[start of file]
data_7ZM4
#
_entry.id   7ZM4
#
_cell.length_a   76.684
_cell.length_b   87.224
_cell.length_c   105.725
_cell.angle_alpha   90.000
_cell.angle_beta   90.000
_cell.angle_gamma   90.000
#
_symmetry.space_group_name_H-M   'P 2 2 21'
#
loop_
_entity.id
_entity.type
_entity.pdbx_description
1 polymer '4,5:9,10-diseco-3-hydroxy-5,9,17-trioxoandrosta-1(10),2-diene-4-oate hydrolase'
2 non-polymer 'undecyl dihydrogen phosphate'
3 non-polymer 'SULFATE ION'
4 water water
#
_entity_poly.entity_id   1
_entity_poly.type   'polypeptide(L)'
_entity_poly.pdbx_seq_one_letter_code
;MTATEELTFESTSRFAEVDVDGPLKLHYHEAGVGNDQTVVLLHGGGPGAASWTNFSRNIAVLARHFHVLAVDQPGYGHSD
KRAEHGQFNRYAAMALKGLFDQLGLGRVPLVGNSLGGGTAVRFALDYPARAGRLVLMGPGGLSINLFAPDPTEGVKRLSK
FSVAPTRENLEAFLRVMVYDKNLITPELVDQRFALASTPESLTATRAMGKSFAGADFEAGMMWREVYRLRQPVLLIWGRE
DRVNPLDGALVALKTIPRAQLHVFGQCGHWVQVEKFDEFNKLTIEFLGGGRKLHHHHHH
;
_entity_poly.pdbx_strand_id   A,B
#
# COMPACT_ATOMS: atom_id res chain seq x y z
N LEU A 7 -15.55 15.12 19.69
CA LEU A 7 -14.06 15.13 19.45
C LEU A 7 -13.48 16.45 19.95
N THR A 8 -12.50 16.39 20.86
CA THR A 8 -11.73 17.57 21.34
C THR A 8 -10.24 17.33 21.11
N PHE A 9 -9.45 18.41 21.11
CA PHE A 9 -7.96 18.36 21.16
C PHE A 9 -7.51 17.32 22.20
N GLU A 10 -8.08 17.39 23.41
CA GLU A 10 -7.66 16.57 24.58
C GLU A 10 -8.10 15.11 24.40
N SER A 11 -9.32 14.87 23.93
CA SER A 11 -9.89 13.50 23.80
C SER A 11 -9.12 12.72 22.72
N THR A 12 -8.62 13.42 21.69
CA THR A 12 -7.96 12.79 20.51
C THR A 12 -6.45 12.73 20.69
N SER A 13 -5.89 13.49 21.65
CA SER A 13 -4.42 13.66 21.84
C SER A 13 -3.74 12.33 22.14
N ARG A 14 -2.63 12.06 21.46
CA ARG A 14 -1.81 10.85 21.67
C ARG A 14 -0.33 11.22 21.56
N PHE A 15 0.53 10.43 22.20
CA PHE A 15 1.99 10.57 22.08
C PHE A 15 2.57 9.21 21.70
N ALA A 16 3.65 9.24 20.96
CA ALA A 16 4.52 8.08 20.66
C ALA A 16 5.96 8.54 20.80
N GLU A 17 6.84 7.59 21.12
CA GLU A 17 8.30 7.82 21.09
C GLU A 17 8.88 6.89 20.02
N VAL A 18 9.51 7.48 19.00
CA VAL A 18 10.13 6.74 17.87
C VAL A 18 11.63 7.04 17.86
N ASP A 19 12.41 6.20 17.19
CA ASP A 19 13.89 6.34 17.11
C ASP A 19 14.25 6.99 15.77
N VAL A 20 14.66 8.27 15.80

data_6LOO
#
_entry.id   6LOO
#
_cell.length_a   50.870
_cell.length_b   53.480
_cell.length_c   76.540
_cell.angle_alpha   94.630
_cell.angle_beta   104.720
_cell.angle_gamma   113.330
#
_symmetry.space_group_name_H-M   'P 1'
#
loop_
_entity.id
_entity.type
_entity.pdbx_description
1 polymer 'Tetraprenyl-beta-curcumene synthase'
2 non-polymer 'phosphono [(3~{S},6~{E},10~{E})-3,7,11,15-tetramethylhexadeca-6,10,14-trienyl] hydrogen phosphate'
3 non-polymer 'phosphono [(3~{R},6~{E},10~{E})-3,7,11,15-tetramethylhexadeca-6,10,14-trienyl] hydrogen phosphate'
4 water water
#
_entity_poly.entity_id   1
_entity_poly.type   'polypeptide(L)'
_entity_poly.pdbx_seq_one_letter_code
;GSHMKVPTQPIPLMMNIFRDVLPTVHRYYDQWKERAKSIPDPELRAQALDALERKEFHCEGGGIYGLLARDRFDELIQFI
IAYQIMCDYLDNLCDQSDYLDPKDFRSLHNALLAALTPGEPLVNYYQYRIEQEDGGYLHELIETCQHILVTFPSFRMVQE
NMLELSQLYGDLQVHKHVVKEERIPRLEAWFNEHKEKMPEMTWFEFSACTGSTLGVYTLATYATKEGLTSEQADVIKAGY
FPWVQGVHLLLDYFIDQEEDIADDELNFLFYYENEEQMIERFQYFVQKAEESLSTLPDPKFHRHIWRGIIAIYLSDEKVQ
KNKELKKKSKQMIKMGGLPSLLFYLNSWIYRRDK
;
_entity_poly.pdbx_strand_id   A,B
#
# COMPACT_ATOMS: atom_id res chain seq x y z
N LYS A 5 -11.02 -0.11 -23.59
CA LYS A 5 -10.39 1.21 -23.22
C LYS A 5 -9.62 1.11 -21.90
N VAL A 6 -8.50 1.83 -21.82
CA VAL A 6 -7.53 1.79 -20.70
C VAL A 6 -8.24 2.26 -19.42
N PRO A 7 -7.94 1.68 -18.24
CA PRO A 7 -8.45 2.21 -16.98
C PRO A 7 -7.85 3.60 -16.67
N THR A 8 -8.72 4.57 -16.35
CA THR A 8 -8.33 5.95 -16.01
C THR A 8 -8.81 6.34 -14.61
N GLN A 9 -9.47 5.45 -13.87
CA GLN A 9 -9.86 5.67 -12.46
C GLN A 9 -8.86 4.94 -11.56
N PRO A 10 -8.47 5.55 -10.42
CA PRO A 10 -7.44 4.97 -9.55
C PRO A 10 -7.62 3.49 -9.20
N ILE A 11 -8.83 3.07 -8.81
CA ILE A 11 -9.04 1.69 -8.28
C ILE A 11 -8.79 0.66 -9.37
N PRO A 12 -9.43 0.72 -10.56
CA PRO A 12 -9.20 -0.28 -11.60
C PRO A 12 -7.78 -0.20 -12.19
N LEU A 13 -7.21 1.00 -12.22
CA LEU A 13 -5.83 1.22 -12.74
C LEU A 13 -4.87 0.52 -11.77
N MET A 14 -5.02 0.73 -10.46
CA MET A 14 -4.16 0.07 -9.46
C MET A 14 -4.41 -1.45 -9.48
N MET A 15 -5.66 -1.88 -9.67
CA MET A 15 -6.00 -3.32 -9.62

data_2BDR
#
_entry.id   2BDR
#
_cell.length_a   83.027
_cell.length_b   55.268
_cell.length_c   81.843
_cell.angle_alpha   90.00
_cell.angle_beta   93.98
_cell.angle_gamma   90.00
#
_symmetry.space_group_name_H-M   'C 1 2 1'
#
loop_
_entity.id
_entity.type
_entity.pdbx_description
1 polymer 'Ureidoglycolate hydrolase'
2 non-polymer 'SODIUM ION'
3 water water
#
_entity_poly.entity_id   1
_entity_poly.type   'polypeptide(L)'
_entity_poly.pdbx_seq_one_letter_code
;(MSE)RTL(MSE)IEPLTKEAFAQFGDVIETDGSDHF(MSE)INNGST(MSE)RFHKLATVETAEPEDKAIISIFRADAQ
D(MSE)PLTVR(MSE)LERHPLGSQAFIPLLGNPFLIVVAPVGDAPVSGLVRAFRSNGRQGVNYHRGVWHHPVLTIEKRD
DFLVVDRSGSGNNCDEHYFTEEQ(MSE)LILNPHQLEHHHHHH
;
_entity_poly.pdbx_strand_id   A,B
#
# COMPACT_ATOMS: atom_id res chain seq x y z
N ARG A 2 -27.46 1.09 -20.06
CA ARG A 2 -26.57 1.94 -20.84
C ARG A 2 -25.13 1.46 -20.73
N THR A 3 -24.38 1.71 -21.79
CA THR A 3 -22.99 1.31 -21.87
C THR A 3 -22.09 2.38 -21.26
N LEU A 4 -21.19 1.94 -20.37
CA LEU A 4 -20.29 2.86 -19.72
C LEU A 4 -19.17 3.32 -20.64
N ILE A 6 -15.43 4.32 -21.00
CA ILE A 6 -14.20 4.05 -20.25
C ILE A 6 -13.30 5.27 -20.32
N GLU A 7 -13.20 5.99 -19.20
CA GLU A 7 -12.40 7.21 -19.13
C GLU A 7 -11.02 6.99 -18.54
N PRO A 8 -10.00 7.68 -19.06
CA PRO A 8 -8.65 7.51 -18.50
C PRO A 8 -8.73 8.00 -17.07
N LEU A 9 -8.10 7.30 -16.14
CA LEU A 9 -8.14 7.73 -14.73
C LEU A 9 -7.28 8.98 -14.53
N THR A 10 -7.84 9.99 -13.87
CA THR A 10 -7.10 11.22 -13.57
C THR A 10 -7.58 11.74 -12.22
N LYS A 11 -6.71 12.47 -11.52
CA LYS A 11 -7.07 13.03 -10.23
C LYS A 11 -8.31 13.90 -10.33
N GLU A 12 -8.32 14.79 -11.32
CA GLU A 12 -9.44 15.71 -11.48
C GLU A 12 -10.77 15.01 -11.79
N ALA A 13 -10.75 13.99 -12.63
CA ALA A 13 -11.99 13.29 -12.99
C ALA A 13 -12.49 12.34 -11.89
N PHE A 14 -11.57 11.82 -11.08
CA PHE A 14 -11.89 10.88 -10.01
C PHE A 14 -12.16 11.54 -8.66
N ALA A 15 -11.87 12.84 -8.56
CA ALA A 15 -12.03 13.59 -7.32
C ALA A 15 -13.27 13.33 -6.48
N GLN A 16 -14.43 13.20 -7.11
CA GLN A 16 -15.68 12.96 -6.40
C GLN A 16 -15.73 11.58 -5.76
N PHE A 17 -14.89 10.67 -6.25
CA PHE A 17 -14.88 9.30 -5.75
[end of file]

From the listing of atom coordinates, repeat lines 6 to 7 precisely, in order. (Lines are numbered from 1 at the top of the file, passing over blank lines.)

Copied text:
_cell.length_b   87.224
_cell.length_c   105.725